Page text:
Android (un)Inspired

It’s a rant, and it’s not MINI related – but I’ve posted about iPhones a few times, and there’s an amount of overlap between the communities; something about wanting form and function, perhaps.
But I’ve been frustrated with my iPhone 3GS for a while; primarily the screen is just too small, expecially since getting an iPad last year. It’s also probably related to poorer close vision as I approach 50(!), though I guess glasses might solve that.

Margaret switched from T-Mobile to AT&T this past weekend, renewing my plan as now a family plan, so I’m staying with AT&T – in any case, Verizon doesn’t work in England! So I figured I’d get myself a new phone too, and the current iPhone 4 might have more dots and a better camera than mine, but it’s still a small display … I got tempted by the much bigger display of an Android phone, the HTC Inspire 4G.

Problem #1 is, of course, that it’s different to an iPhone that I’ve used for the past three years; little and big differences – one is that there’s no screen capture function, so here’s a picture of the HTC Inspire, taken by iPhone!

That screenshot is the best bit of this new Android phone, and what sold it to me – a big clear colorful screen with useful information right on the home page, courtesy of customizable “widgets”; I’ve got time and weather but I could have chosen lots of other things. Customizing is an easy drag-and-drop affair, too.
Notifications are really nice on Android too, all clustered in to the status bar at the top as little symbols, but a quick drag down gives a list of all of them – and tapping any one takes you to the “trigger” (email, or whatever). Very nice!
iPhone notifications are pathetic, with a single message box when you turn on the phone, which I always half see just as I slide to unlock, and it’s gone before I properly read it. Now it’s “hunt the non-zero count” among all Apps, but you may never discover just what that original half-seen message was …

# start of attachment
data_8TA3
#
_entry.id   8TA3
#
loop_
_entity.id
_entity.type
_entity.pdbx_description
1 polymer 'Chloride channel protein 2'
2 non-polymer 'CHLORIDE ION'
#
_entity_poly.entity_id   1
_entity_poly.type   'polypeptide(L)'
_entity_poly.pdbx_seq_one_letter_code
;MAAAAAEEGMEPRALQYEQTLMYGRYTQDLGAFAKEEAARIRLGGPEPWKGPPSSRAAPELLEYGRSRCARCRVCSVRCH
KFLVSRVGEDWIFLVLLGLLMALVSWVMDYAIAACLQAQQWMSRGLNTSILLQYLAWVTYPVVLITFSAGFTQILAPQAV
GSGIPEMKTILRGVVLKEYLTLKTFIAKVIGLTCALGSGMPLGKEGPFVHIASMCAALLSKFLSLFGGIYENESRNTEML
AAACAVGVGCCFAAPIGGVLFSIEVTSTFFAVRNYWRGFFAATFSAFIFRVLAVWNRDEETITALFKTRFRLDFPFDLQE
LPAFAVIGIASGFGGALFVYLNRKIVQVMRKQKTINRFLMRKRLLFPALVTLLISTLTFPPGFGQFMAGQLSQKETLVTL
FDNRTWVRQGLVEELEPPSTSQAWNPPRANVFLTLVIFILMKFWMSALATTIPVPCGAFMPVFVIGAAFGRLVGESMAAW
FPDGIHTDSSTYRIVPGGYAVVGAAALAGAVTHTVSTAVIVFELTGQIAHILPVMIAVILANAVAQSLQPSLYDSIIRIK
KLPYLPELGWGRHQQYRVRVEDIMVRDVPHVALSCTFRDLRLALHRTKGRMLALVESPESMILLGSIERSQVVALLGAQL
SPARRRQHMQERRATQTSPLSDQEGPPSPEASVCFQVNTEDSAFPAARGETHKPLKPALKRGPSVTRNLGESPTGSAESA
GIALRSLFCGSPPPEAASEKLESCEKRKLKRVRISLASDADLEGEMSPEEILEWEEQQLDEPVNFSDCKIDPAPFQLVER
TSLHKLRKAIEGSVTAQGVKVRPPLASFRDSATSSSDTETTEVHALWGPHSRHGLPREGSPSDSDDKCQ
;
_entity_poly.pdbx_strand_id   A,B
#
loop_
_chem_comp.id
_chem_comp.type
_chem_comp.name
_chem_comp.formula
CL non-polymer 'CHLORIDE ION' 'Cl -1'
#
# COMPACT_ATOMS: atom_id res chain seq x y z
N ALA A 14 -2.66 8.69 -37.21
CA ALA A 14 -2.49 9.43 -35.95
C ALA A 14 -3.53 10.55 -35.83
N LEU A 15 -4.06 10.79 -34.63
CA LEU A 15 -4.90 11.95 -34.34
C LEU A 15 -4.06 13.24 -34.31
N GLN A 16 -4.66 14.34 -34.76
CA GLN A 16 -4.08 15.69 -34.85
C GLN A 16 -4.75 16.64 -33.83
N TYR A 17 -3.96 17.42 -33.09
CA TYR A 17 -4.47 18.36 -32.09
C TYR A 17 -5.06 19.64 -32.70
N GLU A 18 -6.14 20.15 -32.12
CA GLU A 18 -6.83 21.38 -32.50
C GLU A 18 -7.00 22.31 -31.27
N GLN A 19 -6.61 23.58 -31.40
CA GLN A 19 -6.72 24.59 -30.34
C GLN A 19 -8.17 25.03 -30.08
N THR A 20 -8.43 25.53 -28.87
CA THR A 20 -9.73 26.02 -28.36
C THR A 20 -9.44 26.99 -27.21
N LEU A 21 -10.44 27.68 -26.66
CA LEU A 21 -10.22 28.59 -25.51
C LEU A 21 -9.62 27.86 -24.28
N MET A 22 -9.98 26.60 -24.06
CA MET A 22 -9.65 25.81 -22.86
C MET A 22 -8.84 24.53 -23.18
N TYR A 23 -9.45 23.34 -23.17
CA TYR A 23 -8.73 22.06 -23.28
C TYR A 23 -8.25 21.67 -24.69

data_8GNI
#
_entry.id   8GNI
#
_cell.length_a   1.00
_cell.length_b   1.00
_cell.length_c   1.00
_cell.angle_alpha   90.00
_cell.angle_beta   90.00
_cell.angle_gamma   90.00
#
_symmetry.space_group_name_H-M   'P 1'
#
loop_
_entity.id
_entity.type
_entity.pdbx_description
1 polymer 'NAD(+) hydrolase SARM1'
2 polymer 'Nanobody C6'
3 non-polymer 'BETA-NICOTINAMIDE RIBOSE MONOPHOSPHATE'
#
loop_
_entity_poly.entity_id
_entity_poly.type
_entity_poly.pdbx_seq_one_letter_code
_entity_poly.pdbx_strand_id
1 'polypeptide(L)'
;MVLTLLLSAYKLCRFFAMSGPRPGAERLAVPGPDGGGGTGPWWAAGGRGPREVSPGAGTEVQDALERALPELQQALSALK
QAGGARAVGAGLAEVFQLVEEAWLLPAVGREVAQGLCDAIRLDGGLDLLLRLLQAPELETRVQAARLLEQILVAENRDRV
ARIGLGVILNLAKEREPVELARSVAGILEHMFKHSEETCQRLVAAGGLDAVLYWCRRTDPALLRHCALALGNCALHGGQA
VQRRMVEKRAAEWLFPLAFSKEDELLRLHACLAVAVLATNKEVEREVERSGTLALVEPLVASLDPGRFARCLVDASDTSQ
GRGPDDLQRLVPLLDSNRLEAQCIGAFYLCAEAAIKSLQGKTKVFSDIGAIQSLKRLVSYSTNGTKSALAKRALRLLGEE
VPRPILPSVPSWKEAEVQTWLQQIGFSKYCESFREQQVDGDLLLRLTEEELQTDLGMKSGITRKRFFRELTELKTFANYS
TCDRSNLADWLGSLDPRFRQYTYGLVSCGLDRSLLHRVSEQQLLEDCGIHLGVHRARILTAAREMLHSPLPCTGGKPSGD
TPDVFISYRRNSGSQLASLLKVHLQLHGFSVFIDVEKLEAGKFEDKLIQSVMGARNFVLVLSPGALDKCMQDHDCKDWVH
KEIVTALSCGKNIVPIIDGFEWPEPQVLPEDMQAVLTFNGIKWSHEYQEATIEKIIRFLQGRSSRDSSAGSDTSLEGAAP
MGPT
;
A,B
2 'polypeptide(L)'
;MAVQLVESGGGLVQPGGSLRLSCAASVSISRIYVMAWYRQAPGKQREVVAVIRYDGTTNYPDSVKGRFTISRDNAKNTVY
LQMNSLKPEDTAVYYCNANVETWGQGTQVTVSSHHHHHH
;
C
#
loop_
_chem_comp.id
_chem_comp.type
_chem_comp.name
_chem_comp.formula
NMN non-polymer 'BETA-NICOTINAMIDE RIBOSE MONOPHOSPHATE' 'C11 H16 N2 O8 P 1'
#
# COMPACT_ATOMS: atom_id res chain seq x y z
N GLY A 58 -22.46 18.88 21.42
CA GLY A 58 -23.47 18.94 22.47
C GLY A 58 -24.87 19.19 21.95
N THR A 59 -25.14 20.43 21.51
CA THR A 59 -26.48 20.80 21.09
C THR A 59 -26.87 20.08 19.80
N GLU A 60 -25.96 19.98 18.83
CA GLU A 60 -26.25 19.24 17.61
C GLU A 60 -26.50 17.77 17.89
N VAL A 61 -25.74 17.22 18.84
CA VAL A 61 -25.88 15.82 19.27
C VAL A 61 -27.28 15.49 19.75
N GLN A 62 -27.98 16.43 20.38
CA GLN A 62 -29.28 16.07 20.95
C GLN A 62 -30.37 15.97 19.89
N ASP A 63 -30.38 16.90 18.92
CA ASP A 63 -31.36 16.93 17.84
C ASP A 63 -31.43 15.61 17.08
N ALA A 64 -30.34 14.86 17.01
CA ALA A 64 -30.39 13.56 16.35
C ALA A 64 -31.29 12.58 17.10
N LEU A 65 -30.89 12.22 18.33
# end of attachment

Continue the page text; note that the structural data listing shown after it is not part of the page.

Even with the lovely big screen, and notifications, as the post title hints, I’m less than enthusiastic so far. There’s a long list of issues, and some might yet be sufficient “show stoppers” to get this Android phone returned …

Battery life is poor, or worse. The first day, with some experimenting, it struggled to last 8 hours; today, we’re down to 33%; you’ll see on the screenshot I had to install a battery percentage widget, since the built-in status symbol doesn’t give enough indication of remaining battery.
This phone will need daily charging – never had to do that with my iPhones.

This might be AT&T fault (maybe because my account switched from Apple to Android?); I can’t get voicemail to work. There’s no visual voicemail of course, but calling the AT&T voicemail says “we need more information to direct you to the appropriate voicemail box” – what does that mean? Meanwhile unanswered calls to my phone don’t go to voicemail anyway!

Perhaps because the phone is brand new, there’s minimal documentation anywhere; this led me to follow the screen instructions initially, which gave me HTC-branded mail and FaceBook Apps, that work annoyingly different (The HTC mail keeps creating new IMAP folders in my Gmail for example).
Eventually I had to do a factory restore and set the phone up all over again.

Having set up syncing to my Gmail (mail, contacts), it seems that syncing is not reliable. More than once new messages have not appeared – and sending a message took more than an hour one time (with available WiFi continuously); as an additional annoyance there’s no lovely “whoosh” or any sound, to confirm that a message has been sent.

Talking of WiFi, it seems flaky too – apparently the HTC Inspire WiFi antenna designer used to work at Apple as holding the phone at the bottom seems to drastically reduce WiFi reception.

Getting music, ringtones, and photos on to the phone is challenging, at best. You can connect to a computer as a USB drive; but there’s no default folders to put anything in to.
A Google search suggested to create an “MP3” folder and put ringtones in to it, then access them from the Music player in the phone, from where there is a “set as ringtone” function. Hardly easy – but it did work. Except for the >300K ringtone file I had, which always worked fine on my iPhone, but is rejected by Android.